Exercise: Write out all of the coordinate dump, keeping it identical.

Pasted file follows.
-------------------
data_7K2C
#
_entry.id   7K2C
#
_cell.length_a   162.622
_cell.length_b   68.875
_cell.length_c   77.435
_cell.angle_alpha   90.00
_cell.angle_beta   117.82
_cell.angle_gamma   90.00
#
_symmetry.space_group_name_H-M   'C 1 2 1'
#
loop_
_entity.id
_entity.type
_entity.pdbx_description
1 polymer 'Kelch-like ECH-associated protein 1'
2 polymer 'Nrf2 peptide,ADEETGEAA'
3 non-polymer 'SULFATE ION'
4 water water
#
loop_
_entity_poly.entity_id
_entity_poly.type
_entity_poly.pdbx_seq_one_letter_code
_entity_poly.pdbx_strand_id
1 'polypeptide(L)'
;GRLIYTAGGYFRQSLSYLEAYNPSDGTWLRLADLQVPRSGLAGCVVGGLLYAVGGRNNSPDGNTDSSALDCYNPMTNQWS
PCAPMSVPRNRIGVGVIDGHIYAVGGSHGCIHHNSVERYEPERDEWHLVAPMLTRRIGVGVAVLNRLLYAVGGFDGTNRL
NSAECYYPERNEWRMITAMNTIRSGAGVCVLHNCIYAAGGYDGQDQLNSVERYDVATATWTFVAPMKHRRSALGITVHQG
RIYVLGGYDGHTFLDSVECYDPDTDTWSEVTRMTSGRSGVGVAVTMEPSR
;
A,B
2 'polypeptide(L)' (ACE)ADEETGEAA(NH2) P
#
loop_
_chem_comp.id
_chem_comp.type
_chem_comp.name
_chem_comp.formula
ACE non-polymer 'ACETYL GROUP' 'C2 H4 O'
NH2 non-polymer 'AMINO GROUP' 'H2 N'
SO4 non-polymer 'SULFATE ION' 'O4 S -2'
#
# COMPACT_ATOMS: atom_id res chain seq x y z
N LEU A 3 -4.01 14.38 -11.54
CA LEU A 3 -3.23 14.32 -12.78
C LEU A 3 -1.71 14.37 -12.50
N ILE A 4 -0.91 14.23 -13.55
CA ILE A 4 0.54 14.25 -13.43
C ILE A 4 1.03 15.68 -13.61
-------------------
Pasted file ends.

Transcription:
data_7K2C
#
_entry.id   7K2C
#
_cell.length_a   162.622
_cell.length_b   68.875
_cell.length_c   77.435
_cell.angle_alpha   90.00
_cell.angle_beta   117.82
_cell.angle_gamma   90.00
#
_symmetry.space_group_name_H-M   'C 1 2 1'
#
loop_
_entity.id
_entity.type
_entity.pdbx_description
1 polymer 'Kelch-like ECH-associated protein 1'
2 polymer 'Nrf2 peptide,ADEETGEAA'
3 non-polymer 'SULFATE ION'
4 water water
#
loop_
_entity_poly.entity_id
_entity_poly.type
_entity_poly.pdbx_seq_one_letter_code
_entity_poly.pdbx_strand_id
1 'polypeptide(L)'
;GRLIYTAGGYFRQSLSYLEAYNPSDGTWLRLADLQVPRSGLAGCVVGGLLYAVGGRNNSPDGNTDSSALDCYNPMTNQWS
PCAPMSVPRNRIGVGVIDGHIYAVGGSHGCIHHNSVERYEPERDEWHLVAPMLTRRIGVGVAVLNRLLYAVGGFDGTNRL
NSAECYYPERNEWRMITAMNTIRSGAGVCVLHNCIYAAGGYDGQDQLNSVERYDVATATWTFVAPMKHRRSALGITVHQG
RIYVLGGYDGHTFLDSVECYDPDTDTWSEVTRMTSGRSGVGVAVTMEPSR
;
A,B
2 'polypeptide(L)' (ACE)ADEETGEAA(NH2) P
#
loop_
_chem_comp.id
_chem_comp.type
_chem_comp.name
_chem_comp.formula
ACE non-polymer 'ACETYL GROUP' 'C2 H4 O'
NH2 non-polymer 'AMINO GROUP' 'H2 N'
SO4 non-polymer 'SULFATE ION' 'O4 S -2'
#
# COMPACT_ATOMS: atom_id res chain seq x y z
N LEU A 3 -4.01 14.38 -11.54
CA LEU A 3 -3.23 14.32 -12.78
C LEU A 3 -1.71 14.37 -12.50
N ILE A 4 -0.91 14.23 -13.55
CA ILE A 4 0.54 14.25 -13.43
C ILE A 4 1.03 15.68 -13.61